Almost a year after a 79-year-old former nun was found beaten and strangled in her Rainier Beach home, the man accused of killing her has...

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Almost a year after a 79-year-old former nun was found beaten and strangled in her Rainier Beach home, the man accused of killing her has been brought back to Washington to face a first-degree murder charge.

King County prosecutors charged Stephen McCandles Banks, 43, with the murder of Rose James on June 10, five days before he was arrested at a Las Vegas homeless shelter, said prosecutor’s spokesman Dan Donohoe. James was killed on Nov. 17.

Tom Lanier, supervisor of the Pacific Northwest Fugitive Apprehension Task Force, said yesterday that a confidential source contacted the U.S. Marshals Service in Seattle, saying Banks could be staying in the Las Vegas area. That tip was sent to marshals in Las Vegas, and officials tracked Banks to a St. Vincent de Paul shelter, where he was arrested June 15, Lanier said.

Banks fought extradition to Washington and remained in a Las Vegas jail while King County prosecutors initiated formal extradition proceedings, Lanier said.

On Friday, he was flown to King County and booked into the Regional Justice Center in Kent, where he is being held in lieu of $2 million bail, Donohoe said. A date has not yet been set for Banks’ arraignment, he said.

James, a former nun from Minnesota who moved to Seattle in 1969, had managed the Alps Hotel in the Chinatown International District for 25 years. She made “a significant profit” as operator of the hotel and was known to keep a large amount of cash on hand, charging papers say.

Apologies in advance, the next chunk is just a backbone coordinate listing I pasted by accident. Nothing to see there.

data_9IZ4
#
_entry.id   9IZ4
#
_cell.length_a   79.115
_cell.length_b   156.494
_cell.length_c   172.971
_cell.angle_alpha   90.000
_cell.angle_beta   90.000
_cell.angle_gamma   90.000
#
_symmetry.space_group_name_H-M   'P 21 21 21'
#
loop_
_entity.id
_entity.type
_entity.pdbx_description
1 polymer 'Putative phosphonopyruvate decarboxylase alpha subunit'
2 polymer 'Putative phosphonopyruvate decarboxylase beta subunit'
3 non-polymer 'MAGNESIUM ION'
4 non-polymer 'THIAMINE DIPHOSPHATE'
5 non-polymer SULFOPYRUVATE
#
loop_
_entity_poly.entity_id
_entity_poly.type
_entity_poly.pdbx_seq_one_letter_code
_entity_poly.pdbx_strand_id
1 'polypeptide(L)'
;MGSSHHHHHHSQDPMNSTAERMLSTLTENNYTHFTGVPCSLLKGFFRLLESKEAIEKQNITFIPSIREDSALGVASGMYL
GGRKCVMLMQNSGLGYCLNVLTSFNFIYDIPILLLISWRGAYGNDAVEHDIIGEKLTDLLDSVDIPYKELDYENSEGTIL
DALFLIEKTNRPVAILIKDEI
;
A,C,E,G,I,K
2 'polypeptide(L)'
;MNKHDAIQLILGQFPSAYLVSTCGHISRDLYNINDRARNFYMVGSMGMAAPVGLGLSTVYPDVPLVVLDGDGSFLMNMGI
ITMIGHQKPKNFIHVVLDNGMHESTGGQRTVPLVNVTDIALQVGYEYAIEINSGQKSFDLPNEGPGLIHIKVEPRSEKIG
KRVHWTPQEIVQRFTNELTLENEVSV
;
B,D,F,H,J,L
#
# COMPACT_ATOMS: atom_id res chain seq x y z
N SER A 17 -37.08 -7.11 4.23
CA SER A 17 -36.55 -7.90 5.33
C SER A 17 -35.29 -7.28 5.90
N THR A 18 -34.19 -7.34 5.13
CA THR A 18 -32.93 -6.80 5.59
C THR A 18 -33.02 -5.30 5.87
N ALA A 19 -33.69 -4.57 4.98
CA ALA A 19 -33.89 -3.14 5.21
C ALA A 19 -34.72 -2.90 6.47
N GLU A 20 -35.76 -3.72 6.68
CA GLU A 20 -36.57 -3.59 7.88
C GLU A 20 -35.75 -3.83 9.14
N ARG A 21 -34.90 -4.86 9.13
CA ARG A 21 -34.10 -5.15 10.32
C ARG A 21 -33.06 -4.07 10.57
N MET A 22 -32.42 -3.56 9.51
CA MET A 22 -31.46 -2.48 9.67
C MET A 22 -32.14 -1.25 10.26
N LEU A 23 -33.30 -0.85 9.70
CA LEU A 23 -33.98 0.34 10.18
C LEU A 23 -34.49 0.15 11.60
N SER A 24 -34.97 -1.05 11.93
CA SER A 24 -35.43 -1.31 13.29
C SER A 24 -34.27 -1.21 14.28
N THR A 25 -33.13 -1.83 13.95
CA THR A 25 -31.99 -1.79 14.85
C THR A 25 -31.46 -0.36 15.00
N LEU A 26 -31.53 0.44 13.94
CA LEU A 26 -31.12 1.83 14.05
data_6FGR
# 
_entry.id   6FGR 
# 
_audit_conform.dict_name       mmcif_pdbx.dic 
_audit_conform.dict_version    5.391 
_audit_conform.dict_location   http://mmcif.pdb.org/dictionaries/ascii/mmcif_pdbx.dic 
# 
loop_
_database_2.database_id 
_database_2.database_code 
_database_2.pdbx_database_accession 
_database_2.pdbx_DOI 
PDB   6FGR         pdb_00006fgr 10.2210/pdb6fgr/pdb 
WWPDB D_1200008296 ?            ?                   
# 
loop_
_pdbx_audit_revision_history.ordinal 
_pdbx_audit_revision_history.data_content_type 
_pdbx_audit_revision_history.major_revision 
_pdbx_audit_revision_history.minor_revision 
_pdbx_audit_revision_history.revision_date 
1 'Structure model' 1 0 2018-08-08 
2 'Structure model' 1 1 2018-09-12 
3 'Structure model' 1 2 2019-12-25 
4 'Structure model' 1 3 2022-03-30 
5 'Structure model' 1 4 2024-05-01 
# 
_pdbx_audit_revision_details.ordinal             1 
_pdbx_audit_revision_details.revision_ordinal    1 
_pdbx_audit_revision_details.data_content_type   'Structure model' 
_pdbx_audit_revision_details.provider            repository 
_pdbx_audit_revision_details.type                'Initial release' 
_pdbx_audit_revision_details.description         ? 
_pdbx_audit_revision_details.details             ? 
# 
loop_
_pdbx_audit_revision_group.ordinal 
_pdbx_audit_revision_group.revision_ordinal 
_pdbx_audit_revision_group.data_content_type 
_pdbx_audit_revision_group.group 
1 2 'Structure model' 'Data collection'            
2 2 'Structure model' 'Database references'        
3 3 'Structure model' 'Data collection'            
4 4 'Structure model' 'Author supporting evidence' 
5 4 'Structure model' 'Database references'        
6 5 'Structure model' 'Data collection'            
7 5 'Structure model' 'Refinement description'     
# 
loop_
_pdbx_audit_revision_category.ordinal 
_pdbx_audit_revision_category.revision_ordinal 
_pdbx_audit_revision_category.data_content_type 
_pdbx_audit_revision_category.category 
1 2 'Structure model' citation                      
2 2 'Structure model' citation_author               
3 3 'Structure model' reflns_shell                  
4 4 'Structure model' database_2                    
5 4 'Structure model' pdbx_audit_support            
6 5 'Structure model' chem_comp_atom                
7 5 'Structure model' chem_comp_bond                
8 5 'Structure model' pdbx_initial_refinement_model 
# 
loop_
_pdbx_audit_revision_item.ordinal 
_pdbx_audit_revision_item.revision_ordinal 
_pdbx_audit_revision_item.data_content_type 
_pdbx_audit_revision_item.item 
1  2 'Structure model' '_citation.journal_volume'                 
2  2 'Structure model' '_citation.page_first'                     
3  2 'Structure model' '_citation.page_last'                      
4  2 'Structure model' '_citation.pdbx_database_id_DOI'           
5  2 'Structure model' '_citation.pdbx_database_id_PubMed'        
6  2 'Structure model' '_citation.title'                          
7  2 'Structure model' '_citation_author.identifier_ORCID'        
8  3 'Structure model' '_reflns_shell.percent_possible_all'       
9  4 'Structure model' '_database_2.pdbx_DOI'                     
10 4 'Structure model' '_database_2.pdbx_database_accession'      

In January 2004, James left the Alps after it was sold to new owners and enlisted the help of several previous tenants, including Banks, to help her move her business records to her Rainier Beach home, charging papers say. On the day of her death, she had a noon meeting with a man named “Steve Banks,” who was to help her with her computer, the papers say.

At 3 p.m. on Nov. 17, James’ harp teacher arrived at her house and called 911 when James didn’t answer the door.

Firefighters broke through a basement door and found James dead on her living-room floor, charging papers say. Investigators said it appeared she had been beaten to death with a fireplace poker.

An autopsy later revealed that James also was strangled.

Banks, who worked as a hotel clerk for James, was captured on a video-surveillance camera returning to his apartment the day of James’ death with a large bag that matched the description of James’ purse, according to charging papers.

On the day of the slaying, Banks left town on a bus, charging papers say.

DNA tests on cigarette butts found in Banks’ apartment matched DNA found under James’ fingernails, charging papers say.

Sara Jean Green: 206-515-5654 or sgreen@seattletimes.com